The reason why I linger upon this for so long in this post is because efforts to behave frugally will not pay off when it comes to the ISP period—at least not in my group’s case. Non-withstanding any costs that one may pay before the ISP period, it is absolutely necessary for future students with this SIT program to save money before embarking; and considering the often hectic schedule of the program, it is especially crucial because one is unable to make money while abroad, unless they work a few hours here and there remotely (like myself). 

Thank you, and until next time.

Our Last Stint in Bali: Lingering Java and the Arts in Kerambitan

So, this post will be technically split up into two parts. All events are set in Kerambitan; however, the first part details some of my lingering experiences with some friends in Java—despite having long left the island. The second looks at how the SIT program involved us in Kerambitan’s art scene.

Now, it is customary for us SIT students to share our college major in our introductions. We’ve had to introduce ourselves many times, and the most general reaction to my declaration that I am an English major is one of amusement. They often mention their confusion over why I study how to speak English if I already speak English—which isn’t untrue, but I would claim that the focus of an English major in America expands on other forms of communication in English than on simply grammatically correct speech. And yet, despite the chuckle that most Indonesians get from my major, there is a strange power here in being an English major, especially in the Pesatrens. Already I have received requests from male students and staff at the Pesantrens to look over their essays for various English assignments, and even for one’s language test to get into an American graduate school. The other English major student in SIT tells me that he has also received such requests. I have never felt so impressed by the power of knowing English and of knowing it well in Indonesia. The responsibility that I feel to not steer these men wrong is sobering. But I guess that’s life. It seems simple, but it is monumental to know that whenever one offers advice, if it’s taken, then one is impacting another person’s life. That is true in America, and it is especially true in Indonesia.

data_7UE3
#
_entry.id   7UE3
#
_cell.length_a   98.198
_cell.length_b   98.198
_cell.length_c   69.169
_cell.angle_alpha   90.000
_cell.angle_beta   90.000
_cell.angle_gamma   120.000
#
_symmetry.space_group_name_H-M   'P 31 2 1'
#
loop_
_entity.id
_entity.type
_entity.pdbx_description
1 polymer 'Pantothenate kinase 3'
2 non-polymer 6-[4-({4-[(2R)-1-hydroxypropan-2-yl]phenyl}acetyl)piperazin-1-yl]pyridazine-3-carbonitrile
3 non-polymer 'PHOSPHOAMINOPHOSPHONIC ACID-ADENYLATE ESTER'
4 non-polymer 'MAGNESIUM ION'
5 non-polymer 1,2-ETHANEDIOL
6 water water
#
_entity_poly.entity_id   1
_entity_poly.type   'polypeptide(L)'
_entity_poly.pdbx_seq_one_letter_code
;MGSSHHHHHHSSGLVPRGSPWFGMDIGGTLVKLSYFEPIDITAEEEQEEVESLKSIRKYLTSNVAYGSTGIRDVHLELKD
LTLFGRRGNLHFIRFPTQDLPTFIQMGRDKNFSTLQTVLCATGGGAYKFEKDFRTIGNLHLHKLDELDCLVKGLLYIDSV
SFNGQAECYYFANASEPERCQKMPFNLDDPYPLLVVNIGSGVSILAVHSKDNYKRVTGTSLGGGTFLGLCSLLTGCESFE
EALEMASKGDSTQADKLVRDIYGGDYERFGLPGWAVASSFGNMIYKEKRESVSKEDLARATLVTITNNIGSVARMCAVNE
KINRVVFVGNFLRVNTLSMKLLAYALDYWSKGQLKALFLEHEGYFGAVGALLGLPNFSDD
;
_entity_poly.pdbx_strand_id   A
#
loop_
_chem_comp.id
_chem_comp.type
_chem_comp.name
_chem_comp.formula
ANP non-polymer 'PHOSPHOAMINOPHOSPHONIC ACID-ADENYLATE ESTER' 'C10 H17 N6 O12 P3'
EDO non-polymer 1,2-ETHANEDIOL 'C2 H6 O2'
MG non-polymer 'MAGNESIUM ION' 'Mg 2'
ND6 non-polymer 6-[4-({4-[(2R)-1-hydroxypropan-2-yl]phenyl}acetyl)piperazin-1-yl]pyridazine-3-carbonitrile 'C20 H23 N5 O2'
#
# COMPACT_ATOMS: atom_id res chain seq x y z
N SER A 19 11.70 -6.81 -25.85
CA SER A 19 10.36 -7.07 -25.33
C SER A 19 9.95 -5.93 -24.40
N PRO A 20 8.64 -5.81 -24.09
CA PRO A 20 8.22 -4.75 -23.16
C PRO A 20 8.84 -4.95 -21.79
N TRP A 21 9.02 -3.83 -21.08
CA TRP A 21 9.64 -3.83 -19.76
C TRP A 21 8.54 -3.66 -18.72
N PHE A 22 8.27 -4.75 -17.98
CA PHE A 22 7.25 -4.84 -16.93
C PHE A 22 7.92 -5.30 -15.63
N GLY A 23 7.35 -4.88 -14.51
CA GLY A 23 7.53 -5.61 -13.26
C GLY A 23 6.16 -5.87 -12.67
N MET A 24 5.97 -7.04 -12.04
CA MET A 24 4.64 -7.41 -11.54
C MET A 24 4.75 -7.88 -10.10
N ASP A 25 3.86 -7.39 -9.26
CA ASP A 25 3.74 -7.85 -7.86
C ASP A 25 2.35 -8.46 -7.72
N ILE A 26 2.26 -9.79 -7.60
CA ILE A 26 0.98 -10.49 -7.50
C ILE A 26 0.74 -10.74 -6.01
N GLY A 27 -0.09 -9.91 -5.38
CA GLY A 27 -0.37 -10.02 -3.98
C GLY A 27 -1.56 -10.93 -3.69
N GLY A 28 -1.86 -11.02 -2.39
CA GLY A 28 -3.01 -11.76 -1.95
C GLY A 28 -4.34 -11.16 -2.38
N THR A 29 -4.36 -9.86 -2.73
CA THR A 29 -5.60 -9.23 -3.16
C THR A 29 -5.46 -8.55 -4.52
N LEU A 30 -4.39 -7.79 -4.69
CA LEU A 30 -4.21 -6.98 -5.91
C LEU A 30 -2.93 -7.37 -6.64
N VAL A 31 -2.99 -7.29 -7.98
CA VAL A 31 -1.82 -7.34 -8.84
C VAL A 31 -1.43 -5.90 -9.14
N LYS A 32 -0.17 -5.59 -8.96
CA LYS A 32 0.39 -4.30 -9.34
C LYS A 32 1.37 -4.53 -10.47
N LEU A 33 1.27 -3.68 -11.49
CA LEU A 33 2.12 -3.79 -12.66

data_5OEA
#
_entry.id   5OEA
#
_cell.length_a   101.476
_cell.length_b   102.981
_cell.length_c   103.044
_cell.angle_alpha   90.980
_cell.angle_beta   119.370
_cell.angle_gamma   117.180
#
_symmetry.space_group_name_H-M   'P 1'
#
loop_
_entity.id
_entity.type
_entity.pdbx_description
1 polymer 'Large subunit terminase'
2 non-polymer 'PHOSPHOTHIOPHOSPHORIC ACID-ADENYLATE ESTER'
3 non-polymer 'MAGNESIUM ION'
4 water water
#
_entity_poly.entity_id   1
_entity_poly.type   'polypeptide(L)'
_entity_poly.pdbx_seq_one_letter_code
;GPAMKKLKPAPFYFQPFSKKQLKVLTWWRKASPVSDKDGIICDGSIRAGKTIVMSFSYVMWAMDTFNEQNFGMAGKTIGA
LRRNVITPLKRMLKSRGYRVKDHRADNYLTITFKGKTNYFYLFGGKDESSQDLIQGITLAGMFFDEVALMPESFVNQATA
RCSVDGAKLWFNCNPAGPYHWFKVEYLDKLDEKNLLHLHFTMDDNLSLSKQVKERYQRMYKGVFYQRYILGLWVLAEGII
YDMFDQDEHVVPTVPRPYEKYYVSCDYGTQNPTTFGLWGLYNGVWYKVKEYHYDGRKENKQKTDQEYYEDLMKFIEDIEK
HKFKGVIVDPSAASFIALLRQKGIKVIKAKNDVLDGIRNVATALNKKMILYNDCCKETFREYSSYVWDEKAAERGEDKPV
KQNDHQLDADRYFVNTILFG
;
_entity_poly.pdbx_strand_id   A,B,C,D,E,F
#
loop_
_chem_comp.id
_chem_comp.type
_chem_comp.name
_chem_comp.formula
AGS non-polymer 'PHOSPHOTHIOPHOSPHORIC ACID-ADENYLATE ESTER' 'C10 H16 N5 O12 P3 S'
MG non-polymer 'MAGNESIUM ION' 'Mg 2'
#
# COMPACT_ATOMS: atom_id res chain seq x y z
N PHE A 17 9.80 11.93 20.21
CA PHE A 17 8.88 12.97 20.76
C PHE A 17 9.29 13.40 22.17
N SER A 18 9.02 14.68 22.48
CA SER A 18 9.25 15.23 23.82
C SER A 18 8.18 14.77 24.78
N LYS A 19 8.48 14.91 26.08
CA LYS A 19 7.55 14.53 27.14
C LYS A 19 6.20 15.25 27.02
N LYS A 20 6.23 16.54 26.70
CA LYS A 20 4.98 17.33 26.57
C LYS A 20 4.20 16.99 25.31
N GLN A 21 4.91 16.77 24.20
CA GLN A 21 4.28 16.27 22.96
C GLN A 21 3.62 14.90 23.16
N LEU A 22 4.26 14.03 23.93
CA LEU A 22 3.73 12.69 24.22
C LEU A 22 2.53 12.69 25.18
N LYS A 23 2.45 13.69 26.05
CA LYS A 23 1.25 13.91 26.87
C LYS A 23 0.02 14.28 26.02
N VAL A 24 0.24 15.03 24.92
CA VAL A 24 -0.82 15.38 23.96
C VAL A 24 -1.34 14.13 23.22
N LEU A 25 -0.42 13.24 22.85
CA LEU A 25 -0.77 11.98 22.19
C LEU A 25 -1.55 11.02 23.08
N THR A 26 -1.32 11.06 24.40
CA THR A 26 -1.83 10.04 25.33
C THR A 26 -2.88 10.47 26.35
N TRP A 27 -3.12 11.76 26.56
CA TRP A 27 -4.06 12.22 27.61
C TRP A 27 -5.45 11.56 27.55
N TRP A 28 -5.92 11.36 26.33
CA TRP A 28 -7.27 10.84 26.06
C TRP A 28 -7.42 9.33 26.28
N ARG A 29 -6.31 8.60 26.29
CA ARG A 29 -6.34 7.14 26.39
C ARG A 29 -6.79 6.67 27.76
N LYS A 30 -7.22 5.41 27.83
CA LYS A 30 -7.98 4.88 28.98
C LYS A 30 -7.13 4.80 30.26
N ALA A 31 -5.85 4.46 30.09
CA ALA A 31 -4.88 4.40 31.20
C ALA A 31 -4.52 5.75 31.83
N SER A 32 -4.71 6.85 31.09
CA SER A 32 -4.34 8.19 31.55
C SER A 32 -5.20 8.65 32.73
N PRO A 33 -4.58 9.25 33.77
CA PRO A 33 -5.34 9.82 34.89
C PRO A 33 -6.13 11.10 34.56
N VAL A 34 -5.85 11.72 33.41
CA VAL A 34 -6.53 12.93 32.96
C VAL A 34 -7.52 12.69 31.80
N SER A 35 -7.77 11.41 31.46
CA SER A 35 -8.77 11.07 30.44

Group Photo after Dance